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Early duplex predicts late stenosis after renal artery angioplasty and stenting
Jason W. Christie, M.D., Thomas D. Conlee, M.D., Timothy E. Craven, Justin B. Hurie, M.D., Kimberly J. Hansen, M.D..
Wake Forest University Baptist Medical Center, Winston-Salem, NC, USA.

Objectives: To examine the relationship between early duplex sonography and restenosis after primary renal artery percutaneous angioplasty and stenting (RA-PTAS).
Methods: Consecutive patients undergoing RA-PTAS for hemodynamically significant atherosclerotic renal artery stenosis (RAS) with hypertension and/or ischemic nephropathy between September 2003 and July 2010 were identified from a prospective registry. Patients had renal artery duplex ultrasound (RDS) pre RA-PTAS, within one week of RA-PTAS and follow-up serial exams post one week for surveillance for restenosis. Restenosis was defined as a renal artery PSV ≥ 180cm/s on follow-up RDS. Association between renal artery PSV and restenosis was examined using proportional hazards regression.
Results: RA-PTAS was performed on 187 renal arteries in 151 patients during the study period. Patients without RDS within the
first week post RA-PTAS or on follow-up and redo interventions were excluded. 100 RA-PTAS procedures in 91 patients (58% female; 11% non-white; mean age, 70±9.8 years; mean pre RA-PTAS PSV, 272±104cm/s) were included in the study. Mean follow-up time was 14.9 ± 10.8 months. Within one week of RA-PTAS mean renal artery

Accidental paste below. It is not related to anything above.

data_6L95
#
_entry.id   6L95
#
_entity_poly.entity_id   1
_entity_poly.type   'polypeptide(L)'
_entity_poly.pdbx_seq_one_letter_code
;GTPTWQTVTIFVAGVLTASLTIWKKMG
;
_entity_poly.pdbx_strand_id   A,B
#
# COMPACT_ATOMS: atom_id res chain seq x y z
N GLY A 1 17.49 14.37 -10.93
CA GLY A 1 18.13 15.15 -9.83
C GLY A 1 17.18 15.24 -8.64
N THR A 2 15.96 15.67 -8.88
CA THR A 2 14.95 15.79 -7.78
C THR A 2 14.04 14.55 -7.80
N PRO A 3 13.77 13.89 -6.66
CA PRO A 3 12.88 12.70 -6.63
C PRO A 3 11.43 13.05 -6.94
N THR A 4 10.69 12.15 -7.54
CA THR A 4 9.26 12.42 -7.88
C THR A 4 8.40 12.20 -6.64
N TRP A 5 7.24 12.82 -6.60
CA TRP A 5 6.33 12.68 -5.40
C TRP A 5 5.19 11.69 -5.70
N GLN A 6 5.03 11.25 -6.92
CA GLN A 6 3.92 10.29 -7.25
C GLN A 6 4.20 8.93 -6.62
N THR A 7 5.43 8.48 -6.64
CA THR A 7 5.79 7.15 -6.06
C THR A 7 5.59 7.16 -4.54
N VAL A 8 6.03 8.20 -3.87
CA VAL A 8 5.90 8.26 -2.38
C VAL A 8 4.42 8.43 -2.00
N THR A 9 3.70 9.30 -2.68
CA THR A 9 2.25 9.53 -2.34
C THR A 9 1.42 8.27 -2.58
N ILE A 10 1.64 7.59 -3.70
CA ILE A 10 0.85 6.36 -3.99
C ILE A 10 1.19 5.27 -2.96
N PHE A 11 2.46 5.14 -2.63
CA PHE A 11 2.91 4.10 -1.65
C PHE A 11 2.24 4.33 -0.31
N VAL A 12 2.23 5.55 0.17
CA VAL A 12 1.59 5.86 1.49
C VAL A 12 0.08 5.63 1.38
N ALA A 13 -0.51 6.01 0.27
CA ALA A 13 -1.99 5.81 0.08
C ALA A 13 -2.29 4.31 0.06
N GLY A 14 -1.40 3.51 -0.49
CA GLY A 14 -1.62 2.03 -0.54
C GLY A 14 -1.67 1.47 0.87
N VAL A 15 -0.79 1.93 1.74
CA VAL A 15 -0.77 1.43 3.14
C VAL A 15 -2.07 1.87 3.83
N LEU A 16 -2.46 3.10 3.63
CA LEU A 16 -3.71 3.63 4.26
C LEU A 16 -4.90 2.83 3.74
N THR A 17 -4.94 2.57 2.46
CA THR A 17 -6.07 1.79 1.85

PSV differed significantly for renal arteries with and without recurrent stenosis (114 ± 27cm/s, 91±34cm/s respectively; P<0.001). Proportional hazards regression analysis demonstrated increased PSV on first post RA-PTAS RDS as predictive of recurrent disease (hazard ratio [HR] for 30cm/s increase, 1.83; 95% confidence interval [CI], 1.35-2.47; P<.0001). There was no difference in pre to post-op PSV change in those with and without stenosis on follow-up (169±102cm/s, 174±116cm/s respectively; P=.80). Multivariable associations between preoperative factors, first post-op PSV and follow up restenosis were examined using forward stepwise variable selection. Only first post-op PSV (HR for 30cm/s increase, 1.89; 95% CI, 1.40-2.57; P<0.0001) and bilateral repair (HR 0.19; 95% CI, 0.04-0.99; P=0.049) were selected as significant predictors. A receiver operating characteristic (ROC) curve was examined to assess ability of first week PSV after RA-PTAS to predict follow-up restenosis. Optimal renal artery PSV cut point was 107cm/s or greater to predict follow up restenosis. This value was associated with a sensitivity of 64.9%, specificity of 71.4%, and area under ROC curve of 70.4%.
Conclusions: Early renal artery PSV within one week after RA-PTAS predicts recurrent RAS. Recurrent stenosis demonstrated no association with the pre to post-op change in PSV.


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